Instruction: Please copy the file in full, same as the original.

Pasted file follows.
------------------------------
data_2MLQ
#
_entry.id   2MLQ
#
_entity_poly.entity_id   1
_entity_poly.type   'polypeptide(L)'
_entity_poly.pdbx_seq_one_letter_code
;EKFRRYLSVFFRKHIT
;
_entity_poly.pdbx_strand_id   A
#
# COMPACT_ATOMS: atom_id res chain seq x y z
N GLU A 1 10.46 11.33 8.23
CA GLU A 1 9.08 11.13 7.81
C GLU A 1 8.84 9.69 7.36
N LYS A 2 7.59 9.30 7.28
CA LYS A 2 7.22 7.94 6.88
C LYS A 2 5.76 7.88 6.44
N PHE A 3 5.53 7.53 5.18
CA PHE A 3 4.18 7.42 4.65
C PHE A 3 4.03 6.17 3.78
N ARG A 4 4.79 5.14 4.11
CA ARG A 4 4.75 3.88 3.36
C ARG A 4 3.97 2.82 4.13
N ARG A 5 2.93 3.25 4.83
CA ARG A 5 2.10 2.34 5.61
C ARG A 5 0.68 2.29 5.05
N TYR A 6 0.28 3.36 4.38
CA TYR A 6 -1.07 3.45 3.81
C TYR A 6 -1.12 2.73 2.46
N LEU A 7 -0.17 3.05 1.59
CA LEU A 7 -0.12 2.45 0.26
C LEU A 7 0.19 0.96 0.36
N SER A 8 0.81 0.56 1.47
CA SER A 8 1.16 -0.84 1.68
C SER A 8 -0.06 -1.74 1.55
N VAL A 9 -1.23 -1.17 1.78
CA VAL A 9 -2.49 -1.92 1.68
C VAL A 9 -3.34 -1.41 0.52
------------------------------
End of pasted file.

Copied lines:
data_2MLQ
#
_entry.id   2MLQ
#
_entity_poly.entity_id   1
_entity_poly.type   'polypeptide(L)'
_entity_poly.pdbx_seq_one_letter_code
;EKFRRYLSVFFRKHIT
;
_entity_poly.pdbx_strand_id   A
#
# COMPACT_ATOMS: atom_id res chain seq x y z
N GLU A 1 10.46 11.33 8.23
CA GLU A 1 9.08 11.13 7.81
C GLU A 1 8.84 9.69 7.36
N LYS A 2 7.59 9.30 7.28
CA LYS A 2 7.22 7.94 6.88
C LYS A 2 5.76 7.88 6.44
N PHE A 3 5.53 7.53 5.18
CA PHE A 3 4.18 7.42 4.65
C PHE A 3 4.03 6.17 3.78
N ARG A 4 4.79 5.14 4.11
CA ARG A 4 4.75 3.88 3.36
C ARG A 4 3.97 2.82 4.13
N ARG A 5 2.93 3.25 4.83
CA ARG A 5 2.10 2.34 5.61
C ARG A 5 0.68 2.29 5.05
N TYR A 6 0.28 3.36 4.38
CA TYR A 6 -1.07 3.45 3.81
C TYR A 6 -1.12 2.73 2.46
N LEU A 7 -0.17 3.05 1.59
CA LEU A 7 -0.12 2.45 0.26
C LEU A 7 0.19 0.96 0.36
N SER A 8 0.81 0.56 1.47
CA SER A 8 1.16 -0.84 1.68
C SER A 8 -0.06 -1.74 1.55
N VAL A 9 -1.23 -1.17 1.78
CA VAL A 9 -2.49 -1.92 1.68
C VAL A 9 -3.34 -1.41 0.52